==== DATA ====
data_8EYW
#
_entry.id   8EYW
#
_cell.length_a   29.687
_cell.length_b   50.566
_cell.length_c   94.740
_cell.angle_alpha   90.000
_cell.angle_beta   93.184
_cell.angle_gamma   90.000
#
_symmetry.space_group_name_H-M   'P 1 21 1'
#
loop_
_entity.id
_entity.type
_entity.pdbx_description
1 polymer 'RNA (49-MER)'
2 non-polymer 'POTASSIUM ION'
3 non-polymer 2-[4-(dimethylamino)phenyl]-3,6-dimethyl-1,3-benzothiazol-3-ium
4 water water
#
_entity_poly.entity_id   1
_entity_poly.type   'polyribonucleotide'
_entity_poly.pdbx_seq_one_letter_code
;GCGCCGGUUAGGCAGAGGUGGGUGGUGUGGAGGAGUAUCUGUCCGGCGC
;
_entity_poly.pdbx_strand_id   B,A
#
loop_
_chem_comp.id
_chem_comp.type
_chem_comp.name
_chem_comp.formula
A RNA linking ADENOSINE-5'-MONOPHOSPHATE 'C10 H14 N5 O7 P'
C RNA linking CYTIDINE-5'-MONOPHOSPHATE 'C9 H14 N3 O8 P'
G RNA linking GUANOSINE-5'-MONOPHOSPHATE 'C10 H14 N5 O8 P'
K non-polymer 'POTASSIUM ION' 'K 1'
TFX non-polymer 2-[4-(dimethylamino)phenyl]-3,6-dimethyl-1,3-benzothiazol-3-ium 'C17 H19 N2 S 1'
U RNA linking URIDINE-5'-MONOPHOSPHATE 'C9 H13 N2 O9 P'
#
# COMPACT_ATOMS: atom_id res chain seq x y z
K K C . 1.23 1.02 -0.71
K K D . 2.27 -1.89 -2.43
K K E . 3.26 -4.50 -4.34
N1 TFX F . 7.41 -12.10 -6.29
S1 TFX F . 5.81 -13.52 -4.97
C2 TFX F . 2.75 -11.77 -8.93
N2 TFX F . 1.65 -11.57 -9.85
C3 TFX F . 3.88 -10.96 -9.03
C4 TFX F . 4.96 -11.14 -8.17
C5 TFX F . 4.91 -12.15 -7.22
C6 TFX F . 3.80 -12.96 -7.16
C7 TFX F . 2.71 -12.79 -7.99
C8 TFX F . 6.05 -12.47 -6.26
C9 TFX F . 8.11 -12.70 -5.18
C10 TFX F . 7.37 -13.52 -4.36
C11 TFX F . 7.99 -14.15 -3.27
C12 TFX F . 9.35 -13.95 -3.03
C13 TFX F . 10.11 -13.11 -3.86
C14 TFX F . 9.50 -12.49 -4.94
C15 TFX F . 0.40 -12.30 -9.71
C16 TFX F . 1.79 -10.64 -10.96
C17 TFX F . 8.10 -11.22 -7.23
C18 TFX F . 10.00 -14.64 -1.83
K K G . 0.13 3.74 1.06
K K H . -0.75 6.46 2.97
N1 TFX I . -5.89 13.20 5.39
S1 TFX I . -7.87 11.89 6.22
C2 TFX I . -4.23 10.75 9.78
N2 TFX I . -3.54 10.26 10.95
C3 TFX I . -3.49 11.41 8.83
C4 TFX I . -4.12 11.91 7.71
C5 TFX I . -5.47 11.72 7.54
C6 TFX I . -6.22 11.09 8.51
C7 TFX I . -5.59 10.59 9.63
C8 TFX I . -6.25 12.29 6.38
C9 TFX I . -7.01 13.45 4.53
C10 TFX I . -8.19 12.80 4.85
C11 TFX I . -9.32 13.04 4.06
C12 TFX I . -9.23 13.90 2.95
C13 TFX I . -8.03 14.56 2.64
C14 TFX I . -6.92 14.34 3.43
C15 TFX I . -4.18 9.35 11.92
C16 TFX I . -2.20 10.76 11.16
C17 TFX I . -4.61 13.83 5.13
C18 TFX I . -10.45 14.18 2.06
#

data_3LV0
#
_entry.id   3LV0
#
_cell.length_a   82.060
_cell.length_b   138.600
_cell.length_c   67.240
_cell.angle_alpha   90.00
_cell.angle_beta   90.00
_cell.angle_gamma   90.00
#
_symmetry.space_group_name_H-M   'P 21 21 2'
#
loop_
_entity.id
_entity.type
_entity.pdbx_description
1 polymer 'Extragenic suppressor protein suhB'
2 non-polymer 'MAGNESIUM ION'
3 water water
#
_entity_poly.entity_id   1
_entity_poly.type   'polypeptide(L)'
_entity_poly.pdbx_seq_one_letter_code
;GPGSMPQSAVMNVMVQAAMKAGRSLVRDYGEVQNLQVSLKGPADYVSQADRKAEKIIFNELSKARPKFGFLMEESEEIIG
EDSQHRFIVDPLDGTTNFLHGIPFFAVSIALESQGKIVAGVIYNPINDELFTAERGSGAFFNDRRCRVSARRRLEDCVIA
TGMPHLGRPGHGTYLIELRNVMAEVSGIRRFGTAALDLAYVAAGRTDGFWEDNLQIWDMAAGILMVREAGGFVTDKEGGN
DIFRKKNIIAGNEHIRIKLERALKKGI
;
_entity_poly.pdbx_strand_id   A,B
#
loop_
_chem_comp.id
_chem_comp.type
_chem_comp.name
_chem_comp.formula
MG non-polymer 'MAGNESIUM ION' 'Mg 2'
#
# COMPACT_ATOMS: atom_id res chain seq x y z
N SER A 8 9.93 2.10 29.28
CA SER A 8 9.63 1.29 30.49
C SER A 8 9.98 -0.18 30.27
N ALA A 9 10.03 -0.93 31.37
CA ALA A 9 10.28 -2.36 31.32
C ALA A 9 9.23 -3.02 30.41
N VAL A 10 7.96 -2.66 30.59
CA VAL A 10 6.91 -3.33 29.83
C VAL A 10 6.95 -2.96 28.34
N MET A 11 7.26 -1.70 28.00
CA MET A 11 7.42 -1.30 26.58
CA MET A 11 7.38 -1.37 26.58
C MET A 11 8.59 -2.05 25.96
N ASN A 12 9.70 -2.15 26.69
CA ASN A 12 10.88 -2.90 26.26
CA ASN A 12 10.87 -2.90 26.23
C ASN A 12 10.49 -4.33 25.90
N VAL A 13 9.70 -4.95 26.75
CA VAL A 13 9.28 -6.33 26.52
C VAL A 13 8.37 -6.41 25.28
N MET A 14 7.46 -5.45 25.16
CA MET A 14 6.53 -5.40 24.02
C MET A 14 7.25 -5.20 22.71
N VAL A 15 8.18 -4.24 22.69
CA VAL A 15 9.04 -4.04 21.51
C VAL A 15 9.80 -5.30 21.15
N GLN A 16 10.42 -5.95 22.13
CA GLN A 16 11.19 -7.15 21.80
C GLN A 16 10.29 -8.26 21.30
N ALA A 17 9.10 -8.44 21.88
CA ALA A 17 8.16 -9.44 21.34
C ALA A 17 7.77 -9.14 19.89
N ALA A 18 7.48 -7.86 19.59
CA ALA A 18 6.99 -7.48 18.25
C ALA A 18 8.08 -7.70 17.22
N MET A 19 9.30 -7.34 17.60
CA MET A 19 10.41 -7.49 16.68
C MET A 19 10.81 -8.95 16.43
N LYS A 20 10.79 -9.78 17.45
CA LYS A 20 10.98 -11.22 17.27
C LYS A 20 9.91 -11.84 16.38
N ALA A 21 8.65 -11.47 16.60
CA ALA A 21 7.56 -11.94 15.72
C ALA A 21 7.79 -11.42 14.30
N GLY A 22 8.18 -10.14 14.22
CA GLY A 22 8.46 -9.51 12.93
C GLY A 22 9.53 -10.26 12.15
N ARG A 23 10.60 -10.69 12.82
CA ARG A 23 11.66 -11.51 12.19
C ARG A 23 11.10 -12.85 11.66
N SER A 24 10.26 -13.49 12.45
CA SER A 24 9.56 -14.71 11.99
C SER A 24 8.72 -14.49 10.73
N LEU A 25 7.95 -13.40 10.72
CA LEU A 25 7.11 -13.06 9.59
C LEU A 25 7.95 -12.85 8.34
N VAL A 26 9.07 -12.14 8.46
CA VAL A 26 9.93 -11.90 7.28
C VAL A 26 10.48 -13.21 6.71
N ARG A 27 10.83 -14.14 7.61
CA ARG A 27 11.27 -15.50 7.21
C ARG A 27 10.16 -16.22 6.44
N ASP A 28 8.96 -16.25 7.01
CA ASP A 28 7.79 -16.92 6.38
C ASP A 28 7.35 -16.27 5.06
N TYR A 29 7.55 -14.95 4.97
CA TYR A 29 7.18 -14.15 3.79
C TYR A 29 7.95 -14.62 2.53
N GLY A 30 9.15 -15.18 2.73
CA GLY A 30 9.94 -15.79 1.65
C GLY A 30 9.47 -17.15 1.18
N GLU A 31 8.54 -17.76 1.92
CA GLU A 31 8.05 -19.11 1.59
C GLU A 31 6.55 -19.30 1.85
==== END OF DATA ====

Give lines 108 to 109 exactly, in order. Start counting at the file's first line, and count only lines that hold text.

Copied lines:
3 water water
#